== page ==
The first impression on seeing Florida State’s D.J. Stewart is that Jimbo Fisher is missing out on a linebacker.
Stewart looks the part, a 6-foot, 230-pound outfielder with thick shoulders and forearms, not to mention a slightly intimidating goatee. The junior is a very good hitter, has good speed, can cover left field and may be a first-round pick next month when the Major League Baseball amateur draft is held.
Stewart also was a good high-school football player at The Bolles School in Jacksonville, Fla. While Fisher, the Noles’ football coach, didn’t recruit him, longtime FSU baseball coach Mike Martin has been happy to have him bolster his lineup for three seasons.
Stewart was the ACC player of the year in 2014. He has earned All-America honors and was on the midseason watch list for the 2015 Golden Spikes Award.
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“He’s going to be a big-league player,” Clemson pitcher Matthew Crownover said Wednesday.
Crownover, a junior left-hander, was named the ACC pitcher of the year for 2015. But Stewart got the best of him Wednesday in the ACC Baseball Championship, ripping a two-out shot off the left-field wall in the third inning for a 2-0 lead in the Noles’ tournament opener.
Stewart never hesitated, rounding second and barreling into third for a two-run triple. He scored on a single by Quincy Nieporte and the fourth-seeded Seminoles won 3-1 as starting pitcher Boomer Biegalski and relievers Dylan Silva and Billy Strode got the job done.
“He doesn’t chase bad pitches,” Crownover said of Stewart. “With a lot of guys you can throw some pitches they’re going to chase out of the zone, but he’s not going to swing unless it’s a strike. He got me today.”
A year ago, Stewart led the ACC in hitting (.351), slugging percentage (.557) and on-base percentage (.472). With a lot of teams pitching around him this season, he was batting .326 with 13 homers and 50 RBIs before the tournament, with a .602 slugging percentage.
Wary opponents? Stewart had 62 walks in the regular season, tops in Division I, and Crownover issued him another – on four pitches – in Stewart’s first at-bat. He’s ranked third nationally in on-base percentage (.514).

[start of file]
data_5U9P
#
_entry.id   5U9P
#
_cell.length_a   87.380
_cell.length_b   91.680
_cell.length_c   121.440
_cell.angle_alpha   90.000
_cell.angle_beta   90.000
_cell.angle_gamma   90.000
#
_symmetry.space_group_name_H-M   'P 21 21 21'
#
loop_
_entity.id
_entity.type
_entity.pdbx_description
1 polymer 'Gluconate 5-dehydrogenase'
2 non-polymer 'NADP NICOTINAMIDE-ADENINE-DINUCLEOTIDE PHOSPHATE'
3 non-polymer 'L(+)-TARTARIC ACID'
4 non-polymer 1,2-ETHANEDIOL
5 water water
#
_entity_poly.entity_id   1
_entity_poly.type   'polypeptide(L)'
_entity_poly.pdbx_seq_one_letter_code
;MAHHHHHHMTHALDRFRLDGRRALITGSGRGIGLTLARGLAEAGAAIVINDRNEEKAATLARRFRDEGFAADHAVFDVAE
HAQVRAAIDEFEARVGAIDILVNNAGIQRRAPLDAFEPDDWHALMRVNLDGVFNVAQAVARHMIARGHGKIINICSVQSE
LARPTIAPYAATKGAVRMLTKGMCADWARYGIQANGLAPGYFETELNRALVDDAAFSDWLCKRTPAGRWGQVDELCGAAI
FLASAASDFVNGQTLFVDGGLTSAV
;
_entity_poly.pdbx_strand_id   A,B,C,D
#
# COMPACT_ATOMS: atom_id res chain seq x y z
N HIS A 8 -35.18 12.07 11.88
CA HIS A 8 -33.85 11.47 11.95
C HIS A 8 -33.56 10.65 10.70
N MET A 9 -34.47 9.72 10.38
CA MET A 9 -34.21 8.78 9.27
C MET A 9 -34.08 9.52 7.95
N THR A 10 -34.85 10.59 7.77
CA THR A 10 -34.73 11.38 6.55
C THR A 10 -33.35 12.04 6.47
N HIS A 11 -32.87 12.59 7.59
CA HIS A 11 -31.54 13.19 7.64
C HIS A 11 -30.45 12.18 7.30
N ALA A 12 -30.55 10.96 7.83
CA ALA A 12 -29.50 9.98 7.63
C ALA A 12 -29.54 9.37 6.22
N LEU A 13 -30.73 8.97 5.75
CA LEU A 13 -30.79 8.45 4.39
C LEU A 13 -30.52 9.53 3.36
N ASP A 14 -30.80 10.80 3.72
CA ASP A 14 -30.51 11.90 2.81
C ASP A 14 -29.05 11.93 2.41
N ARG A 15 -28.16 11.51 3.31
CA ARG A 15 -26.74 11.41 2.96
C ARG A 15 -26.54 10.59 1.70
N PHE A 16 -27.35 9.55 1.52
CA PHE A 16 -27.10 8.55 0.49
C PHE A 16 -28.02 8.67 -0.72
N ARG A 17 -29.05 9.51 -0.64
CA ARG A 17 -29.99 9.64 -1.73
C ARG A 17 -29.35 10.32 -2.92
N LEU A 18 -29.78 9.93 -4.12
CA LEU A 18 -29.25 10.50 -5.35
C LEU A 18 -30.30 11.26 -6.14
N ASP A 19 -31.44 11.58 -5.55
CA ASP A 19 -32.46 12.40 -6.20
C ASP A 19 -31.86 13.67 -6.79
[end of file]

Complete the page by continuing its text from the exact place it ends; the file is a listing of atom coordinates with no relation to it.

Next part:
“It was more frustrating early in the season because I needed to get in a rhythm,” Stewart said. “I wasn’t seeing many pitches to swing at, so sometimes I wasn’t actually swinging the bat until the second or third at-bat.
“But it’s a part of the game. I had great guys in front of me getting on base, and when they get on base I’m able to swing the bat.”
Crownover, with runners at first and third, elected to pitch to Stewart – lefty against lefty – rather than walk him and face the right-handed Nieporte, the cleanup hitter, with the bases full. Bad decision.
“I had two strikes on me, and I was just thinking opposite field, looking for a ball away,” Stewart said. “He gave me a fastball away.”
Stewart, who hits out of a low crouch, has been trailed by pro scouts again this season. He may not be a Golden Spikes winner like FSU’s Buster Posey in 2008, but Stewart could soon give the Noles another first-round draft pick.
“But I’m just focused on Florida State,” Stewart said, shrugging off such talk. “That will be there when the season’s over but right now it’s all about Florida State. It’s about us.”
Martin, in his 36th season as FSU coach, has had an extended run of baseball talent. Stewart, he said, ranks among the best.
“He reminds me of Buster the way he does what he’s supposed to do, on and off the field,” Martin said, noting Stewart had a “3.5-something” grade-point average.
Martin smiled and added, “We’ll try to keep him.” But the old coach is wise enough to know Demetrius Jerome Stewart won’t be wearing No. 8 for the Seminoles much longer.